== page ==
Transfer Switches Exceed Seismic Requirements


Independent tests show that transfer switches from ASCO , Florham Park, N.J., exceed the International Building Code requirement by operating during a simulated severe seismic event. The significance of this test is that the requirement only requires the transfer switch to operate before and after an event. IBC 2003 certification for severe seismic events is critical for states such as California, Washington, Nevada, Idaho and Colorado.

ASCO had its transfer switches tested because IBC requirements now demand that transfer switches be subjected to simulated seismic events, rather than an engineering analysis. The IBC 2003 edition states "every manufacturer providing a piece of

The company's

Transfer switch mounting bolts and enclosures took the brunt of the force. They are a critical factor in withstanding a seismic occurrence. Test results show the equipment’s mounting bolts remained seated, doors remained shut and the system remained operational during and after the test. The design of mechanically locked critical components, such as main contacts, prevents jamming. The new requirements required bracing and other reinforcement to the enclosure, which is available as an option, Accessory 125.

The certificate of conformance from the testing lab states that the ASCO Power transfer switch "meets or exceeds the requirements of the 2003 International Building Code for Importance Factor 1.5 Electrical Equipment, for use in Zone 4 or less severe seismic regions."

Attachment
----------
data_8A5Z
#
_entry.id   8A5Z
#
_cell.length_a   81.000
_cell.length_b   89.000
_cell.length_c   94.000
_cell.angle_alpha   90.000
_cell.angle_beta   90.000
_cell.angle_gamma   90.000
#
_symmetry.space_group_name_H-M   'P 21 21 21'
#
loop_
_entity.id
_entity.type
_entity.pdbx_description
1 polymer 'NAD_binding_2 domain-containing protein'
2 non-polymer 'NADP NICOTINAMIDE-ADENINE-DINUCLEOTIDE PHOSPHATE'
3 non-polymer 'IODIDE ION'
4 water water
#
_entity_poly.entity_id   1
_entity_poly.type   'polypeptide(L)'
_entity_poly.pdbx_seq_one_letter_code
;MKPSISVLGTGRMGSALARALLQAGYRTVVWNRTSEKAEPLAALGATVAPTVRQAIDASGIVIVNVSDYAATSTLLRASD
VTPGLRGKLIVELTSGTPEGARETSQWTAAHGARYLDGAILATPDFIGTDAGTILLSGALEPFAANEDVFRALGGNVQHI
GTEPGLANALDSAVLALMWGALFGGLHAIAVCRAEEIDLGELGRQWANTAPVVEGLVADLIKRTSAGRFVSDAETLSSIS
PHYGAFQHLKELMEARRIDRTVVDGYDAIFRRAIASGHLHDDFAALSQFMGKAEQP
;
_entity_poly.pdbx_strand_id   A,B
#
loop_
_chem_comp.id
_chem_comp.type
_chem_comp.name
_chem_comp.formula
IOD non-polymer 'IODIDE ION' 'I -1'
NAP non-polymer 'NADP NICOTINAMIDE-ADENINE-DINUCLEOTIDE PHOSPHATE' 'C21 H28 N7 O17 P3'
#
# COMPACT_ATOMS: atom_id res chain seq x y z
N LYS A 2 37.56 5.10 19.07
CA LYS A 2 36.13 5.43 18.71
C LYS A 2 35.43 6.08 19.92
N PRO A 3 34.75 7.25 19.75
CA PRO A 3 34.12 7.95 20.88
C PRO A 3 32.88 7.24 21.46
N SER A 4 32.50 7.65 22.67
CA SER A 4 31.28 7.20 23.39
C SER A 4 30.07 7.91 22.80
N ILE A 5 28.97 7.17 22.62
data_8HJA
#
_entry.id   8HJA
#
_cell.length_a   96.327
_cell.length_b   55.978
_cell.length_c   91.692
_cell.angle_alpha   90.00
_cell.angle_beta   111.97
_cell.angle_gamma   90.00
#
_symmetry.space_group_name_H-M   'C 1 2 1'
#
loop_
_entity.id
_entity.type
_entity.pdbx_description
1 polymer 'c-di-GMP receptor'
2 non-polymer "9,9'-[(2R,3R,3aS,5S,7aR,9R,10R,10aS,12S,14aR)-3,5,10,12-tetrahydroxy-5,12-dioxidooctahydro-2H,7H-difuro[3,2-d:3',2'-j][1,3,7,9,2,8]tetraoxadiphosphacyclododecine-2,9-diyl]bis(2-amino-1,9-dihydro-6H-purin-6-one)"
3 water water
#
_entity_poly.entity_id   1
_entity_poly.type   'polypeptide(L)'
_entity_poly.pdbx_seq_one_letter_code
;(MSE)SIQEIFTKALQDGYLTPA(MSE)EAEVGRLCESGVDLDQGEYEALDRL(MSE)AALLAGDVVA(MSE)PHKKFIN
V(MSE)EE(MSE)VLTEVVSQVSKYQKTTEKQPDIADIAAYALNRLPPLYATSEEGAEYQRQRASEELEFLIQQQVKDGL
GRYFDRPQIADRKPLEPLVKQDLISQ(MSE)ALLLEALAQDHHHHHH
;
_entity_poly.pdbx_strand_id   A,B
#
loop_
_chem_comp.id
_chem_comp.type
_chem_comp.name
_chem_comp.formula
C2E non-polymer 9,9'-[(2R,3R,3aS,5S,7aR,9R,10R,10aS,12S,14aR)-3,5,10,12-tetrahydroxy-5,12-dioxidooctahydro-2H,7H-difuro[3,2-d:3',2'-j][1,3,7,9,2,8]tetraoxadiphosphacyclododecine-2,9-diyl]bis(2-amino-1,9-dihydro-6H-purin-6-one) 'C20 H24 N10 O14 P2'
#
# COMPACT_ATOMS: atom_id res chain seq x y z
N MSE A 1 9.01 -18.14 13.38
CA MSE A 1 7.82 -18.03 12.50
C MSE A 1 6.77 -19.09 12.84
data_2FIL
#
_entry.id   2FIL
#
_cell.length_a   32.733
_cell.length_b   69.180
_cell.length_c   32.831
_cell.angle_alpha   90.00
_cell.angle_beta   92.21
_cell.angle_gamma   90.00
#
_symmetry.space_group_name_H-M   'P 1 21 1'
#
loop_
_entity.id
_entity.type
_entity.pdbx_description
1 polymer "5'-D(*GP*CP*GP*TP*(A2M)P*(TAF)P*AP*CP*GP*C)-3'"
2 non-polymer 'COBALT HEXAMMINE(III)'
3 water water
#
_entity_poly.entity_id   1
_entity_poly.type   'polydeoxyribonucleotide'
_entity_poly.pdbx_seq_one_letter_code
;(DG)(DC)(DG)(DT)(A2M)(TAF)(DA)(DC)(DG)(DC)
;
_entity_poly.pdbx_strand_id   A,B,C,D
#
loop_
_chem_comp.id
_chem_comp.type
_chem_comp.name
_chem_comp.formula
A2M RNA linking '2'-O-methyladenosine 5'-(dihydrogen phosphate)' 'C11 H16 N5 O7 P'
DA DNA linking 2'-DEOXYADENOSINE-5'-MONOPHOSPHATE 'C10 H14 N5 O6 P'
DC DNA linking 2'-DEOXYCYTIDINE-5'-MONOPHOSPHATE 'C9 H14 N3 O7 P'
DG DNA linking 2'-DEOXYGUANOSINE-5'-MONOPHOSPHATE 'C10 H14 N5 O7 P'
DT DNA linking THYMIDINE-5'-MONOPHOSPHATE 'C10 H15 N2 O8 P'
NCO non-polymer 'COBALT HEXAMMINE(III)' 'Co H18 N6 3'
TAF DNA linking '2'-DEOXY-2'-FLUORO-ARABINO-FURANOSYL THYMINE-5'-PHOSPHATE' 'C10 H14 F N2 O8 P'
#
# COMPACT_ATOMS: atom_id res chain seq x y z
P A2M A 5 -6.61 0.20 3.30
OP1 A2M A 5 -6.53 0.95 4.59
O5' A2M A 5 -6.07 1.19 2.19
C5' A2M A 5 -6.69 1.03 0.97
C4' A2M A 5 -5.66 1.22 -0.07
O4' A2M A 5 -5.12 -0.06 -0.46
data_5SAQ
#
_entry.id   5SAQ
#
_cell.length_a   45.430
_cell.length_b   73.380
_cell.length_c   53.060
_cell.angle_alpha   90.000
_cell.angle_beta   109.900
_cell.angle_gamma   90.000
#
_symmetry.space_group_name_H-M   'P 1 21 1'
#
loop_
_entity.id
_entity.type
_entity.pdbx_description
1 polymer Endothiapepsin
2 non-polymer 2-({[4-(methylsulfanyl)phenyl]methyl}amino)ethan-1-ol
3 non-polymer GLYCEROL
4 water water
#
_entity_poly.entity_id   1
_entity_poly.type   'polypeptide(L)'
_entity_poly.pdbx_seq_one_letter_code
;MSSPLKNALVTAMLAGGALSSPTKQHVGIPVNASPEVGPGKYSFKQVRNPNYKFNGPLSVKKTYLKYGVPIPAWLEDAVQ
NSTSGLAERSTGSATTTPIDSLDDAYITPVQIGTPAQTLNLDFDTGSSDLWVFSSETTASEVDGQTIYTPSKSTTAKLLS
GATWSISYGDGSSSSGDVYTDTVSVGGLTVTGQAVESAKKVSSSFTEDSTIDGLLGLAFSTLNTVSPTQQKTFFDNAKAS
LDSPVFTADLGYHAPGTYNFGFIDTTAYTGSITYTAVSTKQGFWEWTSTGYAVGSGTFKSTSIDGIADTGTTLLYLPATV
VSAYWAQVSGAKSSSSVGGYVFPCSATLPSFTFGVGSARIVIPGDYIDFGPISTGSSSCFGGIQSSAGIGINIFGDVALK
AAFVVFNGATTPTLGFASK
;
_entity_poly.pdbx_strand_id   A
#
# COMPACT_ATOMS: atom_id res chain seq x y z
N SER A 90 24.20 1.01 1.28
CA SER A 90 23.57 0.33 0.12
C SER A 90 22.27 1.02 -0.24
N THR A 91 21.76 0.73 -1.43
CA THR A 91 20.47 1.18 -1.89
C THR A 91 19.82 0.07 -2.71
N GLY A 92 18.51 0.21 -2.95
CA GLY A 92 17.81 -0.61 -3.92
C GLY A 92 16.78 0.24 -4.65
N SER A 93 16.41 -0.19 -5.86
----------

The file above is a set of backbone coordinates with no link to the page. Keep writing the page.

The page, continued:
It is critical for the power transfer switch—the "brains" of any emergency power system—to not only to immediately sense loss of utility power, but to start the engine-generator and feed electrical power to its loads as soon as possible. For example, emergency power for a hospital power needs to be restored to critical loads within 10 seconds after loss of utility power. Failure to restore power could produce life-threatening consequences.

Besides hospitals and other healthcare facilities, the IBC designates a number of specific buildings and structures as essential facilities. They include but are not limited to fire, rescue, and police stations, designated earthquake and hurricane shelters (i.e. public schools), power generating stations,

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